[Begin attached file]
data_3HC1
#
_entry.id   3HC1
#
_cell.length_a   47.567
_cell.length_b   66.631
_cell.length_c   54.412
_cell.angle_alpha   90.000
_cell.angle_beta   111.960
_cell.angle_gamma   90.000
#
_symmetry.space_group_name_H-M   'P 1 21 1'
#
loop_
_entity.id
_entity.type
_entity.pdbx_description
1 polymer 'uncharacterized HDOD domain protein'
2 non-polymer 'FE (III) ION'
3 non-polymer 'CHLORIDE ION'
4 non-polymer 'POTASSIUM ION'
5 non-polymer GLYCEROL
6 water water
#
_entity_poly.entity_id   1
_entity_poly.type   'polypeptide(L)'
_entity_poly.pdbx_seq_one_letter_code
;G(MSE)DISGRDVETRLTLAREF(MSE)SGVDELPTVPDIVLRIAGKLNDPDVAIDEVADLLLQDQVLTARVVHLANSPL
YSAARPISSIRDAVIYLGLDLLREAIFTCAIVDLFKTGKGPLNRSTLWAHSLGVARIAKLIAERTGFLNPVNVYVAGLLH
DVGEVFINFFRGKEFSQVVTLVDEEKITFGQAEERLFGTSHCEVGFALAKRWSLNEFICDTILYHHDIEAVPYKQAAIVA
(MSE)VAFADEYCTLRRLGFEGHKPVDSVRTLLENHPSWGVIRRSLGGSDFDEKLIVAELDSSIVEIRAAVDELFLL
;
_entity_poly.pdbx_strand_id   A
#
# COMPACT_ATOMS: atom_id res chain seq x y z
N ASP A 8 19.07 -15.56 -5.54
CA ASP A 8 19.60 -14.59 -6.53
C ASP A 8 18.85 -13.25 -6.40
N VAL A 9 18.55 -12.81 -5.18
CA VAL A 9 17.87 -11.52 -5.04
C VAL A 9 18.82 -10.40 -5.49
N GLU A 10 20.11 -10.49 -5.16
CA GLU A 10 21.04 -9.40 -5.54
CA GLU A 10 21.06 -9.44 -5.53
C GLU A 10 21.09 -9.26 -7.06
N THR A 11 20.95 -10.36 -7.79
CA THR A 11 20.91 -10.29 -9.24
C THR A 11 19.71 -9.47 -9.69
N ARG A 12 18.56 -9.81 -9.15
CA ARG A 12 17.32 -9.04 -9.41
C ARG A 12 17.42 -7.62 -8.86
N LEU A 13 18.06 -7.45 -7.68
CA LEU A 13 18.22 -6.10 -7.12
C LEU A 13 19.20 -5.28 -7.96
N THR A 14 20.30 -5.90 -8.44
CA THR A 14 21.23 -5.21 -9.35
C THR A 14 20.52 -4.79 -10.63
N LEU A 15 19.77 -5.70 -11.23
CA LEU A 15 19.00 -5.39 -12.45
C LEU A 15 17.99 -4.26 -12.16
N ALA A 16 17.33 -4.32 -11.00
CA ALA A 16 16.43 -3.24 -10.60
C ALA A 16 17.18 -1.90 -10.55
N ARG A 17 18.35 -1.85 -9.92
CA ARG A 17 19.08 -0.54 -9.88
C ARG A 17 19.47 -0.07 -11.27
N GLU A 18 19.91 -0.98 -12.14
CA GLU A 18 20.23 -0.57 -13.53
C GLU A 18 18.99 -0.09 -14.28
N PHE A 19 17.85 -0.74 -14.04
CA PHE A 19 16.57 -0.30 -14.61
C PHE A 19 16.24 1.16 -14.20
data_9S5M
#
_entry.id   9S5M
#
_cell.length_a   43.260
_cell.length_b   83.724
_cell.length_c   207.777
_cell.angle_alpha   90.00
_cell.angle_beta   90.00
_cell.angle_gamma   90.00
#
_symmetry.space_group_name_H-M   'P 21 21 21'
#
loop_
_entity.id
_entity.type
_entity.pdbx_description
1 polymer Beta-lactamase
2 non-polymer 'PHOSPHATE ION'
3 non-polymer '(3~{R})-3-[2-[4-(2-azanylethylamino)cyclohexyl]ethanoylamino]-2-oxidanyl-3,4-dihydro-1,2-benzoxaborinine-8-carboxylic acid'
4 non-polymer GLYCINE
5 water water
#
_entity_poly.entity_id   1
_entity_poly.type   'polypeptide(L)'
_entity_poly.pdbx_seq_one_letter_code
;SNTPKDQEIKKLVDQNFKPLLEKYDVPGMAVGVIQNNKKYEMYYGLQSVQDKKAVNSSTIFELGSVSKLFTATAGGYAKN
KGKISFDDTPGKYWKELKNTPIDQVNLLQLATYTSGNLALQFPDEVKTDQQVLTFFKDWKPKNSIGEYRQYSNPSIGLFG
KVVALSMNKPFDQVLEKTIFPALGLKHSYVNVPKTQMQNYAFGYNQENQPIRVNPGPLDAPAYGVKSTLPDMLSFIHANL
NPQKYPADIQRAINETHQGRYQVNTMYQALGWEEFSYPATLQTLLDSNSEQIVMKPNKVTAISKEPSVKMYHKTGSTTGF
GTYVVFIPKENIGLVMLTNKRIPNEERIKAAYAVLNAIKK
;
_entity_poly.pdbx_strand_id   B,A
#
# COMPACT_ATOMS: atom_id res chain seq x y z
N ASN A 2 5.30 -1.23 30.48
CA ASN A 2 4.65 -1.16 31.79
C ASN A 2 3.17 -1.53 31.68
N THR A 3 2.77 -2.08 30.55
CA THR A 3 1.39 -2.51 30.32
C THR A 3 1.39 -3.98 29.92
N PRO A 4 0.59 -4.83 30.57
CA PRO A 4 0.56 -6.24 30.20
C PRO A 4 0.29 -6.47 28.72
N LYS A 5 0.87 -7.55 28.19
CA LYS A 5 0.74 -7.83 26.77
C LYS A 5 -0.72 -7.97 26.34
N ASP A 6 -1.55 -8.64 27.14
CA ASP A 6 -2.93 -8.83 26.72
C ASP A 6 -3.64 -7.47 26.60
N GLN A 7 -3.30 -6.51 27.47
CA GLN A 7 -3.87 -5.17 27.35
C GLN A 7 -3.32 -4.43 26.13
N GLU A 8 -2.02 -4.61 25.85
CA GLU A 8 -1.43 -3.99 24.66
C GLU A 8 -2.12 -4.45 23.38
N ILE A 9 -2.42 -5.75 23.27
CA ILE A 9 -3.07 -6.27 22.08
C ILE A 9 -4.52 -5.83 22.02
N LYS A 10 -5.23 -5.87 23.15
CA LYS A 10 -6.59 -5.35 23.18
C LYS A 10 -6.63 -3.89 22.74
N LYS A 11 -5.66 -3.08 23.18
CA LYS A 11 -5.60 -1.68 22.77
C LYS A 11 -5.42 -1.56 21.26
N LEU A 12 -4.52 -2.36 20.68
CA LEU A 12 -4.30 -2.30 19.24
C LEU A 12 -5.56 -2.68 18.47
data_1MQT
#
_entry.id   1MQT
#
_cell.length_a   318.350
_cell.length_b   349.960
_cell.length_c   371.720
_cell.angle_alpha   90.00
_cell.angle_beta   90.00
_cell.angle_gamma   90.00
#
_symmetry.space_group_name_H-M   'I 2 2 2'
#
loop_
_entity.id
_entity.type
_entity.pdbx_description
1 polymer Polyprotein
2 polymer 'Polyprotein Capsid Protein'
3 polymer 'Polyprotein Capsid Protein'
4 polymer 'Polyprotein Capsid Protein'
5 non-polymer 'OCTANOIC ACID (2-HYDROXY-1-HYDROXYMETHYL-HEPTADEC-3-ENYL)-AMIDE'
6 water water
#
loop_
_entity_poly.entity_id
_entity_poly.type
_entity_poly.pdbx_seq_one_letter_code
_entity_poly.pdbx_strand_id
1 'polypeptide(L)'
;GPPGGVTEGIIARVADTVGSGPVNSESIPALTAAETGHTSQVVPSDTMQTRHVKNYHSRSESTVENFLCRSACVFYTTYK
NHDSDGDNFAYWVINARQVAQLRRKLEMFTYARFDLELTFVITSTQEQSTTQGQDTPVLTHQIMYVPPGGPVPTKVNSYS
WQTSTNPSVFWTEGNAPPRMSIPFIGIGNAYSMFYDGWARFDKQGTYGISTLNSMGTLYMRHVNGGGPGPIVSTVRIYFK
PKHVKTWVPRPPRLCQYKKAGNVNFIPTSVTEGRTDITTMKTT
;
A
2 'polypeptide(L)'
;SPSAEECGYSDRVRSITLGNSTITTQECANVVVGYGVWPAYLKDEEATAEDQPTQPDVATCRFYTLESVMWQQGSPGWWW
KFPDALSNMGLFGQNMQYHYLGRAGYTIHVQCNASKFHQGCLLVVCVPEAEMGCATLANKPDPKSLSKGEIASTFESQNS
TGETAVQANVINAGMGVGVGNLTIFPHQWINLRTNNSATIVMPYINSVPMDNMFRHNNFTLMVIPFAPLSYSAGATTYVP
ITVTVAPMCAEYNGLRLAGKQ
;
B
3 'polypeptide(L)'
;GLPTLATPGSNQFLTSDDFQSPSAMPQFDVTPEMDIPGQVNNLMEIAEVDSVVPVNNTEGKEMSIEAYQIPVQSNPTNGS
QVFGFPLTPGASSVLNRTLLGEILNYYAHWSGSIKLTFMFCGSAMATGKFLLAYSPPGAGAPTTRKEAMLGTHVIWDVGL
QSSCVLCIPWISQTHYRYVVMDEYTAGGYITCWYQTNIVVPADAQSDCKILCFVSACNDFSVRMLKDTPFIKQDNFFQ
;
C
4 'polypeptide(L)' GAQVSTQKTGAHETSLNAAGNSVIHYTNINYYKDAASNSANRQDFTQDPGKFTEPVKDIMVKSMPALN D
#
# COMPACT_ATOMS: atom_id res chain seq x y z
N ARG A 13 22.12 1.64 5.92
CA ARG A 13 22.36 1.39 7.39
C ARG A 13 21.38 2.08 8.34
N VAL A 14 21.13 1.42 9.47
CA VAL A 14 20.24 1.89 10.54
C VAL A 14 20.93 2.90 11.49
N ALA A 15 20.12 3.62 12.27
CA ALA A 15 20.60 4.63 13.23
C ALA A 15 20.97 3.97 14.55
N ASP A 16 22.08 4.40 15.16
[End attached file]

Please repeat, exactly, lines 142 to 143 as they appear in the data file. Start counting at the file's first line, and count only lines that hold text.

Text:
#
_entry.id   1MQT